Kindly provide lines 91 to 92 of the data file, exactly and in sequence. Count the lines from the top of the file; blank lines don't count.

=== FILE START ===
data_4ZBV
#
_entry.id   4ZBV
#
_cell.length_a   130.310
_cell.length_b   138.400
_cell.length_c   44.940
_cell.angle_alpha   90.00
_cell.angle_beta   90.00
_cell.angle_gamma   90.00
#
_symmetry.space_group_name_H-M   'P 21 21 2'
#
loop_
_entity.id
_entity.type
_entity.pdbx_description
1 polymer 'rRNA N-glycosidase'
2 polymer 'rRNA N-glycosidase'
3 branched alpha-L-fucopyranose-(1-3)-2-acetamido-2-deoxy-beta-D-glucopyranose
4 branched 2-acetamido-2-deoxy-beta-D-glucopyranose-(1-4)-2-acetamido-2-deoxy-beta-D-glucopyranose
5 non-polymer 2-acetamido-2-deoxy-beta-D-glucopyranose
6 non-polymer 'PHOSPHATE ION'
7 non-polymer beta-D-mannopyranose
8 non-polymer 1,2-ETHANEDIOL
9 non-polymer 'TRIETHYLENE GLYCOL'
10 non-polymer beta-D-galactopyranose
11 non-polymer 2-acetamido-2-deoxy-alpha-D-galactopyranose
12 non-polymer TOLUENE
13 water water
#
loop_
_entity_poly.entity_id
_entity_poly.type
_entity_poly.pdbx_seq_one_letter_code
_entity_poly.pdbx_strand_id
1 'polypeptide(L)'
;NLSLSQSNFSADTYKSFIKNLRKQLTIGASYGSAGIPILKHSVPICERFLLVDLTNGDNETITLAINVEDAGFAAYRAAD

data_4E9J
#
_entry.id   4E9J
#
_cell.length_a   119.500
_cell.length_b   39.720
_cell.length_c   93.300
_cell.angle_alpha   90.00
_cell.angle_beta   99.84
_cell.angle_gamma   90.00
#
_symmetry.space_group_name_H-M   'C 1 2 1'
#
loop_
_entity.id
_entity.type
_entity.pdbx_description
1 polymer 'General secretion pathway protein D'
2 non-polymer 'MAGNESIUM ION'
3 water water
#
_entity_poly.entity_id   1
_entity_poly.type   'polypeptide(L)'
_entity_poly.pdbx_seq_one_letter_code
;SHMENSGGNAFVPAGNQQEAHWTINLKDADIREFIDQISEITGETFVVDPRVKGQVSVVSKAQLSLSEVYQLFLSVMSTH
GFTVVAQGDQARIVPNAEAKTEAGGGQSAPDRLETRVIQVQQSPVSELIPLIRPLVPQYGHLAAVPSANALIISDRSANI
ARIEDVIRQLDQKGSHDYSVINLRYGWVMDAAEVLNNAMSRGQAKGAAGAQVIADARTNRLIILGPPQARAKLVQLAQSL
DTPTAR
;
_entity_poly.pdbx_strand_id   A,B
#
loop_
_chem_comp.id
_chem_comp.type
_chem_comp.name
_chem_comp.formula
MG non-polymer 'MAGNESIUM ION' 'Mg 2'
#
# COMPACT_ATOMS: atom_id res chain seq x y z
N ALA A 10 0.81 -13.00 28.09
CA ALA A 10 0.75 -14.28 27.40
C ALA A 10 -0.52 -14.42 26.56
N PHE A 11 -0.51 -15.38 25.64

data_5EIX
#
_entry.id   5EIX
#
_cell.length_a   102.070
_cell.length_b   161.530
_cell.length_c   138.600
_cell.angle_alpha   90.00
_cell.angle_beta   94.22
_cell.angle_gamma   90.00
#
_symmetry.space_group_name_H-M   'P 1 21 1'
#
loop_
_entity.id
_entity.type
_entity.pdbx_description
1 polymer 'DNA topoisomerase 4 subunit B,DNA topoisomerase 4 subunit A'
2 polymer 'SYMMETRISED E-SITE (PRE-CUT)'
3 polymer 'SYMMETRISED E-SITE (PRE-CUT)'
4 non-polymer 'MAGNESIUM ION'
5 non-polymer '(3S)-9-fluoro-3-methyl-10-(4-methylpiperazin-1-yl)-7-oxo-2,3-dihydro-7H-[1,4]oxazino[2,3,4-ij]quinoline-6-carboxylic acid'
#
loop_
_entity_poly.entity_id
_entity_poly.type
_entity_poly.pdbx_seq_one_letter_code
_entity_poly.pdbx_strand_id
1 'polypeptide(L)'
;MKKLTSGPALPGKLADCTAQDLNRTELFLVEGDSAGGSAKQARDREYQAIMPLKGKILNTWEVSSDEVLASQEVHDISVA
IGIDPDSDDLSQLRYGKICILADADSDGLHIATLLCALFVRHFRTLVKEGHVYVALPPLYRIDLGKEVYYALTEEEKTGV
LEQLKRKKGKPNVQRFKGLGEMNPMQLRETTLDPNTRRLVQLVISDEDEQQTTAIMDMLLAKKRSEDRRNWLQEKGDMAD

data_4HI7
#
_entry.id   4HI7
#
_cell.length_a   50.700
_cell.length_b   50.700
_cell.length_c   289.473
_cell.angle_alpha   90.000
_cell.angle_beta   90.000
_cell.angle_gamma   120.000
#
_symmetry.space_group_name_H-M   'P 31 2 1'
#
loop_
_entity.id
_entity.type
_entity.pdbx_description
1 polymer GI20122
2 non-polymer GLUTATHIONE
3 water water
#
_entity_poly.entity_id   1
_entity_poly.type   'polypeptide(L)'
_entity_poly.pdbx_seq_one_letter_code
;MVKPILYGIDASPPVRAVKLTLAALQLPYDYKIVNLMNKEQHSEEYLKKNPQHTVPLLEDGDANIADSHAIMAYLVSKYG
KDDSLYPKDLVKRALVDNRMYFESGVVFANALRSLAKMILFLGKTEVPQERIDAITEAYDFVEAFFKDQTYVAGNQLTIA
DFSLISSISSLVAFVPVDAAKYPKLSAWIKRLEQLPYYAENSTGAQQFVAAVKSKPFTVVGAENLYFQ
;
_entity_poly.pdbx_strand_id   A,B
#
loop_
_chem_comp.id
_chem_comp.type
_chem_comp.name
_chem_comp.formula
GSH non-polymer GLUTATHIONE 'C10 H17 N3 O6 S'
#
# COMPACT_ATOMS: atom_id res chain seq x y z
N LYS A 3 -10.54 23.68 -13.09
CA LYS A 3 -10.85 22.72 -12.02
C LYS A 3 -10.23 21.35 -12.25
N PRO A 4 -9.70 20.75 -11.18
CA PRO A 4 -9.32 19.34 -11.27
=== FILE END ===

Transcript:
_cell.angle_gamma   90.00
#